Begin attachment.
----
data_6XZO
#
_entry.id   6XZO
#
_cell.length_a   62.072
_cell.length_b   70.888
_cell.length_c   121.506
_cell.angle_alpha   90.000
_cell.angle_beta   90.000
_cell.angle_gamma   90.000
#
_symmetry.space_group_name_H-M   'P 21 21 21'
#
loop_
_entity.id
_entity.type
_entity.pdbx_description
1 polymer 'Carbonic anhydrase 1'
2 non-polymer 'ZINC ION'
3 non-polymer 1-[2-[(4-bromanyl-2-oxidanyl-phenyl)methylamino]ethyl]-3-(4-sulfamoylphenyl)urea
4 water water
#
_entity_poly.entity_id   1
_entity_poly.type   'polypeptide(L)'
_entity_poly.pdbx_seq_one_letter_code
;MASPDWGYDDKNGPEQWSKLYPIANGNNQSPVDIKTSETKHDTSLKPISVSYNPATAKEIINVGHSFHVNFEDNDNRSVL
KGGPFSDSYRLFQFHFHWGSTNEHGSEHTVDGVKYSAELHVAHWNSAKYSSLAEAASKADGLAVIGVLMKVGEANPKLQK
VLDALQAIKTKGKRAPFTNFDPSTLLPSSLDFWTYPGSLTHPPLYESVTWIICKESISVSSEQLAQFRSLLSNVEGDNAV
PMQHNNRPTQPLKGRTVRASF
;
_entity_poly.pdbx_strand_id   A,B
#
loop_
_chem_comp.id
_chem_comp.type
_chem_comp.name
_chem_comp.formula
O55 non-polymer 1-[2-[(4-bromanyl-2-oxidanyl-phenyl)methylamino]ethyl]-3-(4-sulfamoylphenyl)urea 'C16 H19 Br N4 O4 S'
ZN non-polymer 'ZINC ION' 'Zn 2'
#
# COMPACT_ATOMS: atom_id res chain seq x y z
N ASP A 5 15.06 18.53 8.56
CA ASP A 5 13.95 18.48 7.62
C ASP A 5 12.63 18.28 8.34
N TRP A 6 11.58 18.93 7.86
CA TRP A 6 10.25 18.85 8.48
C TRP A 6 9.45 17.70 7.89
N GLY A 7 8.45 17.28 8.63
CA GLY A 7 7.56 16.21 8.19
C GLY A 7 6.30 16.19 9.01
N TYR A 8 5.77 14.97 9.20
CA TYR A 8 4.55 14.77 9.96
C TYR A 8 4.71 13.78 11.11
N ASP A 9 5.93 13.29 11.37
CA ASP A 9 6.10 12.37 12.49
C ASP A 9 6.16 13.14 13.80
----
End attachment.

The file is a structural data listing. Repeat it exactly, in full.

data_6XZO
#
_entry.id   6XZO
#
_cell.length_a   62.072
_cell.length_b   70.888
_cell.length_c   121.506
_cell.angle_alpha   90.000
_cell.angle_beta   90.000
_cell.angle_gamma   90.000
#
_symmetry.space_group_name_H-M   'P 21 21 21'
#
loop_
_entity.id
_entity.type
_entity.pdbx_description
1 polymer 'Carbonic anhydrase 1'
2 non-polymer 'ZINC ION'
3 non-polymer 1-[2-[(4-bromanyl-2-oxidanyl-phenyl)methylamino]ethyl]-3-(4-sulfamoylphenyl)urea
4 water water
#
_entity_poly.entity_id   1
_entity_poly.type   'polypeptide(L)'
_entity_poly.pdbx_seq_one_letter_code
;MASPDWGYDDKNGPEQWSKLYPIANGNNQSPVDIKTSETKHDTSLKPISVSYNPATAKEIINVGHSFHVNFEDNDNRSVL
KGGPFSDSYRLFQFHFHWGSTNEHGSEHTVDGVKYSAELHVAHWNSAKYSSLAEAASKADGLAVIGVLMKVGEANPKLQK
VLDALQAIKTKGKRAPFTNFDPSTLLPSSLDFWTYPGSLTHPPLYESVTWIICKESISVSSEQLAQFRSLLSNVEGDNAV
PMQHNNRPTQPLKGRTVRASF
;
_entity_poly.pdbx_strand_id   A,B
#
loop_
_chem_comp.id
_chem_comp.type
_chem_comp.name
_chem_comp.formula
O55 non-polymer 1-[2-[(4-bromanyl-2-oxidanyl-phenyl)methylamino]ethyl]-3-(4-sulfamoylphenyl)urea 'C16 H19 Br N4 O4 S'
ZN non-polymer 'ZINC ION' 'Zn 2'
#
# COMPACT_ATOMS: atom_id res chain seq x y z
N ASP A 5 15.06 18.53 8.56
CA ASP A 5 13.95 18.48 7.62
C ASP A 5 12.63 18.28 8.34
N TRP A 6 11.58 18.93 7.86
CA TRP A 6 10.25 18.85 8.48
C TRP A 6 9.45 17.70 7.89
N GLY A 7 8.45 17.28 8.63
CA GLY A 7 7.56 16.21 8.19
C GLY A 7 6.30 16.19 9.01
N TYR A 8 5.77 14.97 9.20
CA TYR A 8 4.55 14.77 9.96
C TYR A 8 4.71 13.78 11.11
N ASP A 9 5.93 13.29 11.37
CA ASP A 9 6.10 12.37 12.49
C ASP A 9 6.16 13.14 13.80